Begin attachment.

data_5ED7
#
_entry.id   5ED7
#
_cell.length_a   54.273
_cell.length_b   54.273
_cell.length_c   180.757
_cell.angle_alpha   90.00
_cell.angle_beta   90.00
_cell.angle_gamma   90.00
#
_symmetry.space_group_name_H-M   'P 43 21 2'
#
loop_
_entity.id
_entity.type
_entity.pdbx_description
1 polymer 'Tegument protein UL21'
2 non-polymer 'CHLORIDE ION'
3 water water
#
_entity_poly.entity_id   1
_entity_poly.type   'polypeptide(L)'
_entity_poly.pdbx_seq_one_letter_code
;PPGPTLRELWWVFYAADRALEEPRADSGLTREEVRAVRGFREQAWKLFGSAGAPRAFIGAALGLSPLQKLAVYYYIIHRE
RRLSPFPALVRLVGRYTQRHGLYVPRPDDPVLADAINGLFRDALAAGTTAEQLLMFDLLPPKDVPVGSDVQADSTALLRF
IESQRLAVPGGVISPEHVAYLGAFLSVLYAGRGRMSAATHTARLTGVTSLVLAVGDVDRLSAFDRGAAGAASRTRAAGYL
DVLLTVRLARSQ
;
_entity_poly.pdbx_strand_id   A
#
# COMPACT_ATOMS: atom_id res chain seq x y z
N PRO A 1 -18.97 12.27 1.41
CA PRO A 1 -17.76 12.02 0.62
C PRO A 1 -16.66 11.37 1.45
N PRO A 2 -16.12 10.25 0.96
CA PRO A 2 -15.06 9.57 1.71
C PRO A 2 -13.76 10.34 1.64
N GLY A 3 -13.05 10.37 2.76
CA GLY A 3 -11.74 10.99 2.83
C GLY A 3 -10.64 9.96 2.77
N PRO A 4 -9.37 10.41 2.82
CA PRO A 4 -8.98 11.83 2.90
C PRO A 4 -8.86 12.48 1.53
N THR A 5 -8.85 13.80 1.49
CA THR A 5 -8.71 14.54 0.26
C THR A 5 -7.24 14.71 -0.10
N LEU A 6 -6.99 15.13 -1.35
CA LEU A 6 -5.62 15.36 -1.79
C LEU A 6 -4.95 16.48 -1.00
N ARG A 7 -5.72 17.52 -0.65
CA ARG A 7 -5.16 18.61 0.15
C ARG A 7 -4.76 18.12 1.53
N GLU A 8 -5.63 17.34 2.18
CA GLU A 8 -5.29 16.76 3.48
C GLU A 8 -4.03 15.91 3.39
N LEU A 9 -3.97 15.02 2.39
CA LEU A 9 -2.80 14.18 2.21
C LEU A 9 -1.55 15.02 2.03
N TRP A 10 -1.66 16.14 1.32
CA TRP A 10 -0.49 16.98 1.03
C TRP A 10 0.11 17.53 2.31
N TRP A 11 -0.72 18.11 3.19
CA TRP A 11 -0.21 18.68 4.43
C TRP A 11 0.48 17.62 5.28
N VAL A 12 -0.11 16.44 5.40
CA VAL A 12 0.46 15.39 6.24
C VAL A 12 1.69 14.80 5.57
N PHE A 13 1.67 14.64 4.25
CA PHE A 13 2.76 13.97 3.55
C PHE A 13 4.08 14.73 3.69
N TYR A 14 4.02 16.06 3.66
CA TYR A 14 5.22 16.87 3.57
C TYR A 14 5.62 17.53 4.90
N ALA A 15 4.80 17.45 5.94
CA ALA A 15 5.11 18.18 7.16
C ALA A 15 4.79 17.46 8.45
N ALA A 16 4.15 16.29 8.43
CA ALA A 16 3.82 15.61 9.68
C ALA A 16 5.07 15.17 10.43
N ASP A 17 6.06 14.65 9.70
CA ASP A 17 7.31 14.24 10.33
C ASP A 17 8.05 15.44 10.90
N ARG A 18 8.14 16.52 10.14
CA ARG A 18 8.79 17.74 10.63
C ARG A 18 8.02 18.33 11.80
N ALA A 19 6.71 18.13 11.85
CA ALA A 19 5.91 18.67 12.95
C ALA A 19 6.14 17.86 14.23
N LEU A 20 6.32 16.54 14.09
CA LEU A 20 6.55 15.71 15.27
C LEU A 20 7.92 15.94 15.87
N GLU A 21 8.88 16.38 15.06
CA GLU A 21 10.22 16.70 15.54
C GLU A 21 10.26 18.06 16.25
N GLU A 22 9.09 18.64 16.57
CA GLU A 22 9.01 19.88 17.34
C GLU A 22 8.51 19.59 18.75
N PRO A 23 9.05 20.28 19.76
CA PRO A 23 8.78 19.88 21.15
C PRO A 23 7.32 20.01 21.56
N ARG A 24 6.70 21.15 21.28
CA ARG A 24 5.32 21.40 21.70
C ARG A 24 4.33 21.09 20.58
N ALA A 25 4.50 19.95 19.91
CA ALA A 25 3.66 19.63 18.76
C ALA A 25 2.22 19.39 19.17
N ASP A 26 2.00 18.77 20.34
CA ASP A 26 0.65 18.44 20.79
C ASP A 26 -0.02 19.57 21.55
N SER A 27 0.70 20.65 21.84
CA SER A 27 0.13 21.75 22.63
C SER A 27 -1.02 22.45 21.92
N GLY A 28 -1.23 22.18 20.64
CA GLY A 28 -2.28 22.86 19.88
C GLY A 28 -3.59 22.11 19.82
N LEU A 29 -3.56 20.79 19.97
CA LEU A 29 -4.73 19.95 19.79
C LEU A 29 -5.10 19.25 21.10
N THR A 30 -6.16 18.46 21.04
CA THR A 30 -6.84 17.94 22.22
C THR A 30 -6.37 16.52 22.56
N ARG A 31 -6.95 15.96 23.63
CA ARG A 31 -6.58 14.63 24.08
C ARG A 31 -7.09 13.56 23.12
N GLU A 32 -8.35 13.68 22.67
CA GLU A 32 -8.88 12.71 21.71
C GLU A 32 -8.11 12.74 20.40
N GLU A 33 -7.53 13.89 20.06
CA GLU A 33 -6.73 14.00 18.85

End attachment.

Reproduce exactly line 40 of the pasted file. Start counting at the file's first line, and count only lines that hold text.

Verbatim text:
CA GLY A 3 -11.74 10.99 2.83